Martin Miklica’s Le Petit Prince

The Electrolux Design Lab is an annual, global design competition open to undergraduate and graduate industrial design students who are invited to present innovative ideas for household appliances of the future.

This year’s theme is ‘Designs For The Next 90 Years’. Awesomeness.

Czech designer Martin Miklica is my favourite finalist this year with ‘Le Petit Prince’, a robotic greenhouse destined for Mars. This little robot has been designed “to facilitate the future exploration and population of Mars”:

Le Petit Prince by Martin Miklica

Electrolux says:

“Le Petit Prince takes care of a plant it carries inside its glass case, which is mounted on top of its four-legged pod. In search of nutrients to care for the plant, the robot is programmed to intuitively learn the optimal method to find what it needs. It also reports its movements and progress to its fellow greenhouse robots via wireless communication so that they can learn from each other.”

A neat little explanatory video:

Martin has ideas about how we will relate to machines in 90 years time:

At that time, we won’t think of machines as dumb boxes with buttons, but more as partners that obey our commands, but still have their own minds. They will be more autonomous and think and make decisions on their own.

I’d love to agree, and wish him luck in the awards. Winners are being announced today, via live webcast. If you’re interested, here’s the link that you should visit in time for the award ceremony at 4.45pm GMT.

Nearness: RFID in the Flow

Just a quickie: here’s an implementation of RFID tags that I thought was cool:

Nearness from timo on Vimeo.

Not bad, eh? Oddly satisfying. I love the little ‘click’ noises too.

The filmmaker Timo Arnall has done some other really nice videos that feature RFID as part of everyday life, including Skål and Sniff, as well as other pieces of interest in the ‘craft meets technology’ space. You might like to see his portfolio.

In the video, an Oyster card triggers the sequence. I found one designer’s cool idea for personalised images that appear when you pass through a gate:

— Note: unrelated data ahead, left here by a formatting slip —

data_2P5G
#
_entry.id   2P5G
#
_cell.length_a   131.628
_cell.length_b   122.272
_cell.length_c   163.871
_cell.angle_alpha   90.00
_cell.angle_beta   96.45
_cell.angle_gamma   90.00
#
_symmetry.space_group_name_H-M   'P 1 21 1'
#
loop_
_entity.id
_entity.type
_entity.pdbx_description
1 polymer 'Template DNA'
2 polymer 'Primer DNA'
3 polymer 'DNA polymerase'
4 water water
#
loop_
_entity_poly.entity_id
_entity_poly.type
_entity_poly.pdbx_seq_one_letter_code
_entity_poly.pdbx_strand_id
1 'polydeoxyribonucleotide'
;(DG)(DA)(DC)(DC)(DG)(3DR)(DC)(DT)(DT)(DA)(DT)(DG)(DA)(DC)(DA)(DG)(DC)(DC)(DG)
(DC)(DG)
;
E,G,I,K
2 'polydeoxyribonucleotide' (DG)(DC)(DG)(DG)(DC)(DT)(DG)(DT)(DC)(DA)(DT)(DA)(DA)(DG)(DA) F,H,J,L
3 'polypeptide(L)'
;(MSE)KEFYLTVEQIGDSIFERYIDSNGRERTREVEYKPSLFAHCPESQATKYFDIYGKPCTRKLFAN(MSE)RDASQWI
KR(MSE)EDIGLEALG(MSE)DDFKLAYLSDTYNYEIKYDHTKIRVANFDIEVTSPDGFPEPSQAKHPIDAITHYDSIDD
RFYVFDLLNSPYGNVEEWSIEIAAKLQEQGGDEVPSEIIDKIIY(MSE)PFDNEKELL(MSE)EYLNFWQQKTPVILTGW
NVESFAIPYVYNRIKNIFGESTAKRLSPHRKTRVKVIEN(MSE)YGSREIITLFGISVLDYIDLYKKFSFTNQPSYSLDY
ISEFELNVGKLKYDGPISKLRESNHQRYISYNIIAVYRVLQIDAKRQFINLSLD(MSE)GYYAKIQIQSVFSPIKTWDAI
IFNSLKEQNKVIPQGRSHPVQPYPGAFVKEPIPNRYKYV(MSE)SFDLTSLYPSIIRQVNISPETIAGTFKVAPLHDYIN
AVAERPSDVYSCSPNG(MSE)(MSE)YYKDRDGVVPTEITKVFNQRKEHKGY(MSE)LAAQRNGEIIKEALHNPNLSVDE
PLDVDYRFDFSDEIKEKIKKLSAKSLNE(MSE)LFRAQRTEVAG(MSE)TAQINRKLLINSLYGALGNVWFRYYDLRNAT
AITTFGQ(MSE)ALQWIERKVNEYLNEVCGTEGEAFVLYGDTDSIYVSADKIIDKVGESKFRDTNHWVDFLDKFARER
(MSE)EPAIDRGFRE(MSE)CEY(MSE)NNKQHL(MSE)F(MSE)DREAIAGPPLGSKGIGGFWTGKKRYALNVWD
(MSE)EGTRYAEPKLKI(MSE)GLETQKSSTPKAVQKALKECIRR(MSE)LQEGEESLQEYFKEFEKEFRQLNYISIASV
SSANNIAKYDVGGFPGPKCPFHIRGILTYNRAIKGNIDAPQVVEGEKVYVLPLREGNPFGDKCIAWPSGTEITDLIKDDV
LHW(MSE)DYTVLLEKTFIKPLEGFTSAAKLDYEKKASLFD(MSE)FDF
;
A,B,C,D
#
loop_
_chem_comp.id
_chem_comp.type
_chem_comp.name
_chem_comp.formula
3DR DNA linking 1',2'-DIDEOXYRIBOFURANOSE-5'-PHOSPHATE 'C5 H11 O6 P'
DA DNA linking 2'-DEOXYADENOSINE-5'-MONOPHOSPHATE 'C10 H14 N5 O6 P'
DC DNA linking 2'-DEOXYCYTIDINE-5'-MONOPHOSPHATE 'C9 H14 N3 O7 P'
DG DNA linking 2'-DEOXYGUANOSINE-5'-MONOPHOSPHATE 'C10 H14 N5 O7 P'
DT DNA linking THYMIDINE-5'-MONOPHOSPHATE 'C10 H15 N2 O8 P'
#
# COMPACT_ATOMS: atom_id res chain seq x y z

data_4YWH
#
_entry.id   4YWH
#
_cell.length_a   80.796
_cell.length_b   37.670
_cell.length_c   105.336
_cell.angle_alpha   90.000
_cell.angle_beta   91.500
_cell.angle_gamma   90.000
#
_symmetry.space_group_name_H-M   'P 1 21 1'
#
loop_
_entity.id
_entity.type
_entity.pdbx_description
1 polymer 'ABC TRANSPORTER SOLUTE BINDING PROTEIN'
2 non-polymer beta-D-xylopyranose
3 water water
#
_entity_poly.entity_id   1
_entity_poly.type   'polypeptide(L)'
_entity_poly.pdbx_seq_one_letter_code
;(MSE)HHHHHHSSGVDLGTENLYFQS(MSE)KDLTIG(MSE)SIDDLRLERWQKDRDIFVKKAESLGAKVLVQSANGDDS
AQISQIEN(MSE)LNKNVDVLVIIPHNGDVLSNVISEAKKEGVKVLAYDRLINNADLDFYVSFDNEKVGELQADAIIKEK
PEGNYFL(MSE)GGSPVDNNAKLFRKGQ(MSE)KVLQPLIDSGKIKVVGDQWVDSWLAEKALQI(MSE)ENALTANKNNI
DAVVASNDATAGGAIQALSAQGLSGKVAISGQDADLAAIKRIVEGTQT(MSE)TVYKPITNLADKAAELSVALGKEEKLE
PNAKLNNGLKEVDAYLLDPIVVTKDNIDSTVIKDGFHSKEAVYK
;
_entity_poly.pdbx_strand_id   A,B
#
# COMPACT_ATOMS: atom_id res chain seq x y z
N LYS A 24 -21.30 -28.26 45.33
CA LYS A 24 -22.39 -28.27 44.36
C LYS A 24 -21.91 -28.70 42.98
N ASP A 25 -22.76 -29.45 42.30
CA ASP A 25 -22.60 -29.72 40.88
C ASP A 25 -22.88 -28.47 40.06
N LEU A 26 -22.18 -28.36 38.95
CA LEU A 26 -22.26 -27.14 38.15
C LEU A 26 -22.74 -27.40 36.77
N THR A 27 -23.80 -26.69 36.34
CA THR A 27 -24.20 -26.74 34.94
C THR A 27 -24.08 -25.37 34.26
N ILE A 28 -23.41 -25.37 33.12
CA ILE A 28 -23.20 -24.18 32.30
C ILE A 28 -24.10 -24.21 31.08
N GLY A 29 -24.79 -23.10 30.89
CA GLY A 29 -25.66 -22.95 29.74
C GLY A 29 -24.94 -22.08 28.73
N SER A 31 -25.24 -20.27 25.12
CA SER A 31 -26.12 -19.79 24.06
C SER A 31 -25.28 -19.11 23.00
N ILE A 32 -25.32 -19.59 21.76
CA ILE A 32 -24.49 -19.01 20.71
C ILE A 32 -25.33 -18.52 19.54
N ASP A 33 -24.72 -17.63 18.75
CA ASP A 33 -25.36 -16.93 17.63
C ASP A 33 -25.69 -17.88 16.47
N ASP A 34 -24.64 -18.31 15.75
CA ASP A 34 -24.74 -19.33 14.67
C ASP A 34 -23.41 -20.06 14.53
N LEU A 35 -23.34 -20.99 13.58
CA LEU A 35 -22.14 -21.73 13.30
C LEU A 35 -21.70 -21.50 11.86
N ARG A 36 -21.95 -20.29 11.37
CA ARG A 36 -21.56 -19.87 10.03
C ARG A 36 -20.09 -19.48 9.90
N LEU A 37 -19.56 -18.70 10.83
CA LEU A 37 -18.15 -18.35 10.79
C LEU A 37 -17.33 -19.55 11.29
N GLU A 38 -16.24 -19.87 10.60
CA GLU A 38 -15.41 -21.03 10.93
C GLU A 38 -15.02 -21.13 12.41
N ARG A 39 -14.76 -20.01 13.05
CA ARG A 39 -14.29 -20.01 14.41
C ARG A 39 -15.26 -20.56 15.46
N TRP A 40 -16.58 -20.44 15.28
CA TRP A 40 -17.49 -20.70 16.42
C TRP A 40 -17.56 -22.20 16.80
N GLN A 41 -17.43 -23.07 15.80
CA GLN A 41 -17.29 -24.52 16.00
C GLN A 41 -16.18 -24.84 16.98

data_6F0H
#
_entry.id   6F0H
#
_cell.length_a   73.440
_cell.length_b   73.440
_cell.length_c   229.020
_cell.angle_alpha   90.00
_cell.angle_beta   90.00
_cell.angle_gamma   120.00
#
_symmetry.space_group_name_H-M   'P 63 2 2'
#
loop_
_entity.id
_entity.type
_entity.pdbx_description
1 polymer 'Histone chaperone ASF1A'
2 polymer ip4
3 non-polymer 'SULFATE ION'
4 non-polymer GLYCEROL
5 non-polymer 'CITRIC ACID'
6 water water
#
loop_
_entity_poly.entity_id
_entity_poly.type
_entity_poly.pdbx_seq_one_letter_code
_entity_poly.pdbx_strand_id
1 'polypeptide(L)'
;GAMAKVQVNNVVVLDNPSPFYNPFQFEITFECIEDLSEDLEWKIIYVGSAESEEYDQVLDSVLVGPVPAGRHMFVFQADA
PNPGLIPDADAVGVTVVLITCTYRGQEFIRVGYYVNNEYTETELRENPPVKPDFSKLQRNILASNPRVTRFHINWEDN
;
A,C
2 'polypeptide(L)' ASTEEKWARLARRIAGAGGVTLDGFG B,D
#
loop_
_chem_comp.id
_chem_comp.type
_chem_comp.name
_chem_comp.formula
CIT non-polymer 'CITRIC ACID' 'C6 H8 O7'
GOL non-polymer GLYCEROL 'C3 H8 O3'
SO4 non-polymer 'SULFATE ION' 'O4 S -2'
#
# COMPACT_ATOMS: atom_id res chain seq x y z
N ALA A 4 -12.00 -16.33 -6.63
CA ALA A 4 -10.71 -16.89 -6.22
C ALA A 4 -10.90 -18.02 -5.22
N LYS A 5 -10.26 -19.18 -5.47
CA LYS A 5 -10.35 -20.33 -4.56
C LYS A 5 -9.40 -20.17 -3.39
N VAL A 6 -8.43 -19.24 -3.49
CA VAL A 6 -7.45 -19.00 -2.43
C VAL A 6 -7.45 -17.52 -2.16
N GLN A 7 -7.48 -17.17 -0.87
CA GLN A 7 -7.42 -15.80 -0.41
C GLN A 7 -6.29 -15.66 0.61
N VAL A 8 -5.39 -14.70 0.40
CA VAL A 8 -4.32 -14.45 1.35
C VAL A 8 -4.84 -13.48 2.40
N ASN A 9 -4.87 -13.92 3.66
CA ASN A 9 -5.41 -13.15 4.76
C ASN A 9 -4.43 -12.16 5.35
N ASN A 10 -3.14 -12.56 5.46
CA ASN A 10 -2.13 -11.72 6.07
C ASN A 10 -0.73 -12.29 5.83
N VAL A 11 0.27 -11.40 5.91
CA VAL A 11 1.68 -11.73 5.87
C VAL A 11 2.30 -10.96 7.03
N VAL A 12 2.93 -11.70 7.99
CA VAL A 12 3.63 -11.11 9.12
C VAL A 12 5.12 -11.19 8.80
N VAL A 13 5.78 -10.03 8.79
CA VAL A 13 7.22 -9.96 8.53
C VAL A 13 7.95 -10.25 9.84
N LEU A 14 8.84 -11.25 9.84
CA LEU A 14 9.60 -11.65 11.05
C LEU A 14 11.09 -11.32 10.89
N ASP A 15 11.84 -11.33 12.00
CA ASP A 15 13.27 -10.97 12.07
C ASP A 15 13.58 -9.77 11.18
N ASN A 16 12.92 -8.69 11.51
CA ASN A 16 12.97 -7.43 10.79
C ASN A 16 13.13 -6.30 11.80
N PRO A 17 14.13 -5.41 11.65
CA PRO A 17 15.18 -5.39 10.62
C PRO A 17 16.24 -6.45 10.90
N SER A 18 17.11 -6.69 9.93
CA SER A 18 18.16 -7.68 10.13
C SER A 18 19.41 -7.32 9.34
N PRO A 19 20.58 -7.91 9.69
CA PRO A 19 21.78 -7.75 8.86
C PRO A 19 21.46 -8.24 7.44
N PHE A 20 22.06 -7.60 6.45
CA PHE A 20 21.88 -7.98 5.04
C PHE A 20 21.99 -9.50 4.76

Face Design
1. Design an image
Oyster Scan
2. Scan your card
Oyster Face
3. See your image

This idea came from Lee Washington, and I’m right behind you, Lee.
RFID has so much potential yet to be explored, this being one small example of how Near-Field Communication can add in some way to our lives.

I’m planning another piece on RFID tags and their future which will be ready soon, so look out for it!

Colour Picker by Jinsun Park

Colour Picker is an innovative design of a concept pen that can scan colours from anything around and instantly use the colour for drawing:

After placing the pen against an object, the user just presses the scan button. The colour is being detected by the colour sensor and the RGB cartridge of the pen mixes the required inks to create the target colour:

This superb device will help people to observe the changing colours of nature. With colour picker, all range of artists will be able to create a more sensorial and visual insight of their surrounding nature’s colours:

via Colour Picker by Jinsun Park | Future Technology.

The Conversation Prism

Cool new representational artwork by Brian Solis and Jesse Thomas:

The Conversation Prism shows all social media services and how they interrelate. Though very simple in it’s approach they’ve managed to classify near-all types of platform and their constitient IPs.

Not sure how the centre of the prism is used, but damn, don’t it look pretty?
Think I’ll be ordering one for the wall in the new MBA division.

Emotional Search in Web 3.0

I urge you to go and check out We Feel Fine, a flash applet that scours the Interwebs  not for keywords you’ve chosen, but from a huge array of predefined emotions.

The result is a staggering visualisation of current states-of-mind across various social media sources, from feeling ‘angsty’ to ‘fine’ (of course) and through to ‘zealous’. Seriously, one cannot underplay the significance I feel this holds, as the way it comes across in its black and #ff005d imagery places monumental power behind the little dots and abstract shapes, each representing a different feeling, and crucially a different person. Allow me to elucidate…

Logging on you’ll start in an ocean of multicoloured shapes and colours. Mousing over will freeze the surrounding area allowing you to pick out a certain point  – a label appears signifying the attached emotion. A click on that point shows the sentence or image that the target emotion is connected to. A further click takes you away to that content’s permalink somewhere on the web. Immediately, at least to me, the significance of web browsing via emotional state is felt for the first time.

Jonathan Harris, digital artist behind WeFeelFine along with information architect Sep Kamvar,  has set upon a series of projects intended to exploit our increasing hyperconnectivity, and present back to us the visual representation of our online ongoings. Check out this video from coolhunting on the etymology of the project below:

As a member of the ad industry, I am excited by the potential to target users by their emotional state via WeFeelFine, or by Adrian Veidt-style trendspotting via Universe.

Conversely, as a member of the Open Web culture I know that this is art and should remain so. Let’s not sully this by exploiting human weakness, rather use it as a reminder of those core abilities the web and our hyperconnectivity to it can show us, and what we can learn from it.

That’s the true definition of good art, in my opinion.